Incentives for Improvement Leading to Sustainability


As has been discussed here and elsewhere, good public information and the education to understand and internalize it are essential to making needed changes in daily behavior, but I don’t think that is enough. Actual incentives need to be applied to speed up the process and change our direction. I also see incentives for individuals being different from those for corporations, as their goals are different, but I’m wondering: how are they different, and how can we provide more effective incentives to each?

Individuals and corporate goals have both short and long term-focused elements, but are individual goals more focused on the long term? I think that, in general, individuals want to have an open-ended sense of security, where they don’t have to worry about their own or their children’s futures, for instance. They want to know at any given time, without thinking about it, that there will be food on the table and a roof over their heads for as long as they need it. They want to implicitly know that their descendants will be able to have good jobs and homes, and families of their own, into the indefinite future.

You are certainly free to argue the point that most people don’t think much about these things, if at all, and are just focused on tonight’s TV sports or reality shows, but, when gas prices rise and inflation takes away people’s buying power, I believe they tend to start thinking about more long term issues. In any case, at least some people (possibly the anxious types like me) do think about their longer term prospects, and those of their children and the world. Increasing costs and more publicity on environmental issues seem to be raising public consciousness about sustainability issues, and providing incentives by themselves. This is not to say that we don’t need government and other institutions to create incentives to move the public in sustainable directions, but the corporate incentives must be different to match the general aims and behavior specific to corporations.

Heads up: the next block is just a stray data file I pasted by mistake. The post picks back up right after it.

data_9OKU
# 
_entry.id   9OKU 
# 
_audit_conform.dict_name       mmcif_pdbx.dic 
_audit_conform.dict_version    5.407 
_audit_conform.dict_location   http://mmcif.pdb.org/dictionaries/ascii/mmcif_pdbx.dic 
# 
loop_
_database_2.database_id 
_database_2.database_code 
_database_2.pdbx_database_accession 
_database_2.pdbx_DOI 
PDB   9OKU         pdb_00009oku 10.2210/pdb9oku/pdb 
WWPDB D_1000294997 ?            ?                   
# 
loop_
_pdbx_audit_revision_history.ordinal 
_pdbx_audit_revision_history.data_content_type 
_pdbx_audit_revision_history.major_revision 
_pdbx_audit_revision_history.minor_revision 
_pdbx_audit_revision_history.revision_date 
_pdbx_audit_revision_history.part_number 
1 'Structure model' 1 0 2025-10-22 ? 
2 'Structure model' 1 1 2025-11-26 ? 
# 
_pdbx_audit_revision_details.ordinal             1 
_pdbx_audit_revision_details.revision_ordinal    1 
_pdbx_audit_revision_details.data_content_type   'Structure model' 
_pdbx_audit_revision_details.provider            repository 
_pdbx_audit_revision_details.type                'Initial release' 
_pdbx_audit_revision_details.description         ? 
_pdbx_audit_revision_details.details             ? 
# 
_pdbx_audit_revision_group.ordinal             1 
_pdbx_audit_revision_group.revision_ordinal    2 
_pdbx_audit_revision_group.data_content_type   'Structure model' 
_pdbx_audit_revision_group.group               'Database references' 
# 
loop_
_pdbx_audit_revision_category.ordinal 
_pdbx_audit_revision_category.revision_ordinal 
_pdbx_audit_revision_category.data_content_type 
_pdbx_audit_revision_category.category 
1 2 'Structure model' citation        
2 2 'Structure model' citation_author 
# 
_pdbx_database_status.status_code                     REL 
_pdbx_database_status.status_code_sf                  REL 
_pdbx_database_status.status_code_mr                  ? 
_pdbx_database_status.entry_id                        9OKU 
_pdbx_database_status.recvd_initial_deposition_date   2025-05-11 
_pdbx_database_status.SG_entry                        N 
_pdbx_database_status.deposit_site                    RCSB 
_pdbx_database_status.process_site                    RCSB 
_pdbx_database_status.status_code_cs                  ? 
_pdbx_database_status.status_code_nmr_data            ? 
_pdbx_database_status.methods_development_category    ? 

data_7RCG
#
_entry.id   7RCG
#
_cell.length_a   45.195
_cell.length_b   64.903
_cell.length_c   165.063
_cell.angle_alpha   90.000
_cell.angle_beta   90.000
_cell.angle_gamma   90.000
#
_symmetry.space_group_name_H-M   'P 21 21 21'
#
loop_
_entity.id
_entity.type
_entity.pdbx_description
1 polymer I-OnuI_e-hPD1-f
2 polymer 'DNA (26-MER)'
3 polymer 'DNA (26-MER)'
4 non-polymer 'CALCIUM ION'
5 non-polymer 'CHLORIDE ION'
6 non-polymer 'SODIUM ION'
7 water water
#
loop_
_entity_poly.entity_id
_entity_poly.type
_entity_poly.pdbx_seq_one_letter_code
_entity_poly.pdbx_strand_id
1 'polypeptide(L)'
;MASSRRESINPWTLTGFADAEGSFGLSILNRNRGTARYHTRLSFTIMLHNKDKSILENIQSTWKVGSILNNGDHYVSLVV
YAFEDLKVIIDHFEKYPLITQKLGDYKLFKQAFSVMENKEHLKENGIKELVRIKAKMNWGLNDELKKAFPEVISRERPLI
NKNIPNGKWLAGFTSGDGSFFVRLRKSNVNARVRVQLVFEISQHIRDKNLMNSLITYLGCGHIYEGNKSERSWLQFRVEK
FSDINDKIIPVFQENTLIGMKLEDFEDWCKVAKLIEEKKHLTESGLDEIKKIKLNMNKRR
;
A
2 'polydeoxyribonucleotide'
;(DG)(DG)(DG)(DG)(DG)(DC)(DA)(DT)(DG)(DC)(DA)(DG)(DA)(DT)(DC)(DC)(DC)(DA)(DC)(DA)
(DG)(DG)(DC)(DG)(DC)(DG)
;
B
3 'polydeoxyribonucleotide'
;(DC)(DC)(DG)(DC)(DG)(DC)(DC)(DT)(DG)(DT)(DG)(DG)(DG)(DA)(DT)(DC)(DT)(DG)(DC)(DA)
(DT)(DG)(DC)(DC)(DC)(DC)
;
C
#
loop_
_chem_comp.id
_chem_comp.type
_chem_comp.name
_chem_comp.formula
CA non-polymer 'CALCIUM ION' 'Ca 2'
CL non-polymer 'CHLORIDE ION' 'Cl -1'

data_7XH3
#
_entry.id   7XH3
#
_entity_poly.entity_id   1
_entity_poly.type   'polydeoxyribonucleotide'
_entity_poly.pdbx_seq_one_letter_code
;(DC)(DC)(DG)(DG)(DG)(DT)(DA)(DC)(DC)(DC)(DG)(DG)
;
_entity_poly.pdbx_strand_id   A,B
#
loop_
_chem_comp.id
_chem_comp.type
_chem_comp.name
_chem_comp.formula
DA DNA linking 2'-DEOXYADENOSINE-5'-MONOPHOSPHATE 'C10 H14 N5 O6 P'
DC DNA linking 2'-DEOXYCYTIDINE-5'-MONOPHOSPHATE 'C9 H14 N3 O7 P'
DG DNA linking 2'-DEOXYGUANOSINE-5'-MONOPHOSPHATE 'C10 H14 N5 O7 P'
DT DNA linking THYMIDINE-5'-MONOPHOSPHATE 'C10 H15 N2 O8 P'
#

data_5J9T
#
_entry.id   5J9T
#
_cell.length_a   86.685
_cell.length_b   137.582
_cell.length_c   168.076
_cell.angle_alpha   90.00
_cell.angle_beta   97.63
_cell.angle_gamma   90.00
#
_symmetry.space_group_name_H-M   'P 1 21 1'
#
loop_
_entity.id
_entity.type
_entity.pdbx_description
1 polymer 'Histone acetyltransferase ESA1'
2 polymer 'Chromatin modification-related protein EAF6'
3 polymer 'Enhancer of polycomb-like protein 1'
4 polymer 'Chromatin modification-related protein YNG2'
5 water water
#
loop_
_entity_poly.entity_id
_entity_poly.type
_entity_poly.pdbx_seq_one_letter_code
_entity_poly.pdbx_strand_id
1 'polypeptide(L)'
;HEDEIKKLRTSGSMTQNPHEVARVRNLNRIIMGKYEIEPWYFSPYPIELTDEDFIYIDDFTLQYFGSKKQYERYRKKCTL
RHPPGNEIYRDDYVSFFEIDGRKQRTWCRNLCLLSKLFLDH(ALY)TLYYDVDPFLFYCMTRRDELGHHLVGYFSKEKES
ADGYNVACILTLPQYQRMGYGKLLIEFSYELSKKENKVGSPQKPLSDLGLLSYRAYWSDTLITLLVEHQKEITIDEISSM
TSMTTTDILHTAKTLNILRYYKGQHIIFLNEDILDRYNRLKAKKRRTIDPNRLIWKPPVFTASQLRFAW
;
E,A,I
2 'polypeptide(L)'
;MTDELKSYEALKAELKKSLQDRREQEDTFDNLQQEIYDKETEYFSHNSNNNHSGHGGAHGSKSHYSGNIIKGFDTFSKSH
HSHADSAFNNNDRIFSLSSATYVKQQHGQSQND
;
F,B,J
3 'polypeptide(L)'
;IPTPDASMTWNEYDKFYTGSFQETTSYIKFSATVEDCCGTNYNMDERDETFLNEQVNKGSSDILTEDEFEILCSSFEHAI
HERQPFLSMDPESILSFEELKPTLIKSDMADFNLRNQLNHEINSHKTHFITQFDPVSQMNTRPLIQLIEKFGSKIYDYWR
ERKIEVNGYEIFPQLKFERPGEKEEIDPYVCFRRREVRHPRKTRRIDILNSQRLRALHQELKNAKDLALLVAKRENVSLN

Corporations, in contrast with individuals, function much more on the concept that tomorrow’s profits are predicated on making incremental profit in the short term, and that they can’t expect a good financial future unless they are demonstrating the ability to do well today. The stock market has long kept corporations focused on the current and next quarter, and year, at least in North America, by tying their ability to raise money to their most recent financial performance.

I have read in the past that Japanese corporations do a much better job of maintaining ten and twenty year strategic plans, and I believe their performance has supported that, which leads me to assume that the Japanese financial establishment takes those plans into account when valuing those businesses. But in North America, most corporations behave as if it’s essential to be profitable, to have an increasing market share and rising stock prices today, and I think the general belief is that if one tries a longer term strategy that wins some years ahead but doesn’t necessarily show big results in the next quarter, the market will devalue them and they won’t be able to raise money they need to achieve that longer range position. In essence, they’re too risk averse to focus as much on long term goals as are individuals. This is exacerbated by turnover in management or boards of directors, with new members that might not have the same ideas, causing changes in long term goals.